Why Is My Blood Sugar High in The Morning?
Have you ever asked ‘why is blood sugar high in the morning?’ You aren’t alone. This is a common concern for many people with diabetes and there is something you can do about it.
Does this sound familiar: You test your blood sugar before bed and it’s in range. But when you wake up and test, your blood sugar is higher than it was the night before! It can be so frustrating. But elevated morning blood sugar levels are common and when you understand why they happen with type 2 diabetes, you can take a few simple steps to manage them.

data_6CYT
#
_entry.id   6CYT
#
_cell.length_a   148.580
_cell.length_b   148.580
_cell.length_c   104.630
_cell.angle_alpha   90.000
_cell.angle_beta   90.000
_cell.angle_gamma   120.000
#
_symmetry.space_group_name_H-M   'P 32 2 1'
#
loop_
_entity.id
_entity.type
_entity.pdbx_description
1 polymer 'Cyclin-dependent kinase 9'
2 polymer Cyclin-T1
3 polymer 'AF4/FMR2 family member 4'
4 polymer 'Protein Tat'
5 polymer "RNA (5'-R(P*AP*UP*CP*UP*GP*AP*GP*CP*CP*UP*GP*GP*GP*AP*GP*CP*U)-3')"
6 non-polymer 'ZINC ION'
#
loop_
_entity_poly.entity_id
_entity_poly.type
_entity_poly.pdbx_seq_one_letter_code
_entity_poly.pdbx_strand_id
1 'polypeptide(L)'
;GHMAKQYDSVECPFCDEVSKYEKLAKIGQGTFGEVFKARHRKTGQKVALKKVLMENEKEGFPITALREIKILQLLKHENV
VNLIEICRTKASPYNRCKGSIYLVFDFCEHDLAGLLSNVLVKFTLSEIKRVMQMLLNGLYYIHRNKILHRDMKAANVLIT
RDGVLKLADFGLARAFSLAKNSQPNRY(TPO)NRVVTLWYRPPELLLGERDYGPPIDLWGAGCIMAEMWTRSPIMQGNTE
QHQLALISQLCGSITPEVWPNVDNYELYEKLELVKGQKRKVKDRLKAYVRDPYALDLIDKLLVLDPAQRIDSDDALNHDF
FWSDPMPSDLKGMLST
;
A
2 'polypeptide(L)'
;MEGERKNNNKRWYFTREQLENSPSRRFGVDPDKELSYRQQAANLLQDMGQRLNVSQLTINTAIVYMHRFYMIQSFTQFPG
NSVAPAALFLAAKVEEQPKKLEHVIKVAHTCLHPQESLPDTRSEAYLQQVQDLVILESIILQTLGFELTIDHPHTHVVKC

Why Blood Sugar Can Run High in The Morning
Elevated morning blood sugar levels can happen for a few reasons. One of the main ones is due to medication you take to manage diabetes. If you take oral medications or insulin, these medications can affect blood sugar levels at different times of day, even long after you’ve taken them.
Some of these medications help your body to produce more insulin, the hormone that helps sugar move out of your bloodstream and into your cells. Depending on the timing of your medication, the impact they have on insulin may be reduced overnight, which can lead to high morning blood sugar readings. In this case, your diabetes care team can work with you to adjust the timing of your medications if needed to improve your morning numbers.
But what if you’re not taking medication? Let’s look at what else could be going on…
The Dawn Phenomenon